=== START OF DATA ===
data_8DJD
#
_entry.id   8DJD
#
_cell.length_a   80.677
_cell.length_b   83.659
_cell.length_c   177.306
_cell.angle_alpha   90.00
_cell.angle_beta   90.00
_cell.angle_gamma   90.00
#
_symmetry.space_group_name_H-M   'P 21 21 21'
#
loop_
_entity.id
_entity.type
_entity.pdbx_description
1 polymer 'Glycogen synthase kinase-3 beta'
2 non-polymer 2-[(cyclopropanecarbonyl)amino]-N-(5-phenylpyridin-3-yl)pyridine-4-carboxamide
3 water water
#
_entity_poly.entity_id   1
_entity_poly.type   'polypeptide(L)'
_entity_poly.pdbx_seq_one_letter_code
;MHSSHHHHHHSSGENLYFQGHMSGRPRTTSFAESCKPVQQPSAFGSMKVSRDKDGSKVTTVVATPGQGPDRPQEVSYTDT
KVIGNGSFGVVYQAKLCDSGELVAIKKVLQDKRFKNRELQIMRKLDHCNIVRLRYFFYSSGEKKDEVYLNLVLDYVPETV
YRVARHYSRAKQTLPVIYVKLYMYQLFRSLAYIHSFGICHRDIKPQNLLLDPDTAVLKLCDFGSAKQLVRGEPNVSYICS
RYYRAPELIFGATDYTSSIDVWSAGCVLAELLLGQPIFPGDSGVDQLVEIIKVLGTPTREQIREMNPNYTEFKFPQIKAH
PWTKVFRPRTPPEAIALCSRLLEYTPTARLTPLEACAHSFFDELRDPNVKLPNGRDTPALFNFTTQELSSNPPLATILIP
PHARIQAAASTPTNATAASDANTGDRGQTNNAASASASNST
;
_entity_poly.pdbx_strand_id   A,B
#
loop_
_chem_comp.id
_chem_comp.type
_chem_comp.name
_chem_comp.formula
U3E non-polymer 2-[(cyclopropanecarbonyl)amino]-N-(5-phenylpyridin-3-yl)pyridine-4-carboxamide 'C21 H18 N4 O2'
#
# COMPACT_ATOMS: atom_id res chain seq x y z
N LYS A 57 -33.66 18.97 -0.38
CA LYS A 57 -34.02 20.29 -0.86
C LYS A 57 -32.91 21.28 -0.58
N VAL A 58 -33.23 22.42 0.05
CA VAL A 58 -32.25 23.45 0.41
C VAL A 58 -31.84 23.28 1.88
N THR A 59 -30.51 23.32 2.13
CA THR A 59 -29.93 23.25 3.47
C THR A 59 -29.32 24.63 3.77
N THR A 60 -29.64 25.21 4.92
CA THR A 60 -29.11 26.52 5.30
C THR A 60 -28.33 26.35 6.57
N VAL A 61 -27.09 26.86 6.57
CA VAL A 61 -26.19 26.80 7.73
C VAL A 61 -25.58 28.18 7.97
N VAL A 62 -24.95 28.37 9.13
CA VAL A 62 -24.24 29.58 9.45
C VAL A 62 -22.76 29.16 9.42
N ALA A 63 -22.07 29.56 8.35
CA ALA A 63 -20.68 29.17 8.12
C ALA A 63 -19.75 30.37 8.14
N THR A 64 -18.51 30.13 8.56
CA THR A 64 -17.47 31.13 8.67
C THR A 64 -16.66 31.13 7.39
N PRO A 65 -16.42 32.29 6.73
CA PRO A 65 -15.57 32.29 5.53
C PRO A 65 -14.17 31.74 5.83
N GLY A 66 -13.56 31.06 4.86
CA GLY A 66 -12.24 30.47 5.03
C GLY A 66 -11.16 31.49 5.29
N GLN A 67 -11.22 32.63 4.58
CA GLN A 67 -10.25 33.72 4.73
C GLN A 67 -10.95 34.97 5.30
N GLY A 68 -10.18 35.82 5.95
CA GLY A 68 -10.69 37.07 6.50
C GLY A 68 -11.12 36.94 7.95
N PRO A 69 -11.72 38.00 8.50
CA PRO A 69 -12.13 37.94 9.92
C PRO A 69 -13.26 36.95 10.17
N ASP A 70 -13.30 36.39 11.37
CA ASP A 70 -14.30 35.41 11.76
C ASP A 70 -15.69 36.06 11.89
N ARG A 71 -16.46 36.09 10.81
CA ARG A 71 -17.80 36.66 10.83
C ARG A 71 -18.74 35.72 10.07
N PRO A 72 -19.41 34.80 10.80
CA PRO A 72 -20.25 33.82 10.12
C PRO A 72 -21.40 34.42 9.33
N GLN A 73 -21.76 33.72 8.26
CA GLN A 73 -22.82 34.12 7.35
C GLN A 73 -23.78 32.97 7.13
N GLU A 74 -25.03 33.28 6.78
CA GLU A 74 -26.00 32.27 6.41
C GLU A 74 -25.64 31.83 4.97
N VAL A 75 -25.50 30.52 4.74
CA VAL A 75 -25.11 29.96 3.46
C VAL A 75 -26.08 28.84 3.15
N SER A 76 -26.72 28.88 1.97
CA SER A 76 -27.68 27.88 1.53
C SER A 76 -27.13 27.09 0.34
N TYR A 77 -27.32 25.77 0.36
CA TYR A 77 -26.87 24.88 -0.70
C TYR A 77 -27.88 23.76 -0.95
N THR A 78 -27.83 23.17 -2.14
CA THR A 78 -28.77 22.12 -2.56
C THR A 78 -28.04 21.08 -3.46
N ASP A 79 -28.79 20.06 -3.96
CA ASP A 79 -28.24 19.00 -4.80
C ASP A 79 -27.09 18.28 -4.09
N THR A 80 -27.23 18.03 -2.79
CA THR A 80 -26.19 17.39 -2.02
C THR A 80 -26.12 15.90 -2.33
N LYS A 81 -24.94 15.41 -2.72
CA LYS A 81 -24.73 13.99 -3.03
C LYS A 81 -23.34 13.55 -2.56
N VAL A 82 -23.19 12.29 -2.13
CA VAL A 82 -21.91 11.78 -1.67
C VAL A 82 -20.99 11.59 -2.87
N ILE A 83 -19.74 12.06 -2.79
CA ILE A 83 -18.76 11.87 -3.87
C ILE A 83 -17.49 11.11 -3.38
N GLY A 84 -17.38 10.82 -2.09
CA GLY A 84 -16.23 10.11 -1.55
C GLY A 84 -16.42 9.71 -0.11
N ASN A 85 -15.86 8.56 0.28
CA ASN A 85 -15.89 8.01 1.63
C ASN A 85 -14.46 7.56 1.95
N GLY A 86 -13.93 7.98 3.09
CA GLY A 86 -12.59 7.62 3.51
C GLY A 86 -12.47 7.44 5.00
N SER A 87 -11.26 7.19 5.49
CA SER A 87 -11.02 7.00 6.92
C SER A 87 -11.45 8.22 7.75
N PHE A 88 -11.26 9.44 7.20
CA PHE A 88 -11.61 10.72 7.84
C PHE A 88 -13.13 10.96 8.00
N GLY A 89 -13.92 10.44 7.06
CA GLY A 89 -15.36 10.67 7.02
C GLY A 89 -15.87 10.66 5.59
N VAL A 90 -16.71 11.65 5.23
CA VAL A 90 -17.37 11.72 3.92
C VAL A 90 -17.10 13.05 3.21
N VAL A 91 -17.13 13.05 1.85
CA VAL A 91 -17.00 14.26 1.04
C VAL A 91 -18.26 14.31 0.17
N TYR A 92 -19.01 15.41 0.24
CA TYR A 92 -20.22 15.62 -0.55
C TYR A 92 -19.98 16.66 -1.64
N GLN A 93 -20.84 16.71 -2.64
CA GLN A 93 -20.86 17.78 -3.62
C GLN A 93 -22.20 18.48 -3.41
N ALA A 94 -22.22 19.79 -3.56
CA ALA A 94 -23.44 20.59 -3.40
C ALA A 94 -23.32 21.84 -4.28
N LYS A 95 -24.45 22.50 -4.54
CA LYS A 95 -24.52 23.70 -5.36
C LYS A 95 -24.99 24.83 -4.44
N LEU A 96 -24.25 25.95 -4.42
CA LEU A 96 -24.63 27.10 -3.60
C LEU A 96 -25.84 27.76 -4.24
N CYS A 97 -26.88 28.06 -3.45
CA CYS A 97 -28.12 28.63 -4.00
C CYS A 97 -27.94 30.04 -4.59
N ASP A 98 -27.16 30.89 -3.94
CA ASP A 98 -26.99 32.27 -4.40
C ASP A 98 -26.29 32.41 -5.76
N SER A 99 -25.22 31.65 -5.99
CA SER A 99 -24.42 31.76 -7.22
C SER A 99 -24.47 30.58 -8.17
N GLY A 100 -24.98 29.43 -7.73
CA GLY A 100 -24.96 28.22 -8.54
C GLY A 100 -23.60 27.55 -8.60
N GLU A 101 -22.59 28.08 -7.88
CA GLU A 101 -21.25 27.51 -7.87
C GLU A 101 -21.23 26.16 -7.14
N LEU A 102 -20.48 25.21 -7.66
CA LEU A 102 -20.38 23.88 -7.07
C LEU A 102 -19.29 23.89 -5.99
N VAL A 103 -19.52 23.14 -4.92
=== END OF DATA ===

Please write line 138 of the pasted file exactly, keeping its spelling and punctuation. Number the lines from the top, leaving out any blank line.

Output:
N GLY A 89 -13.92 10.44 7.06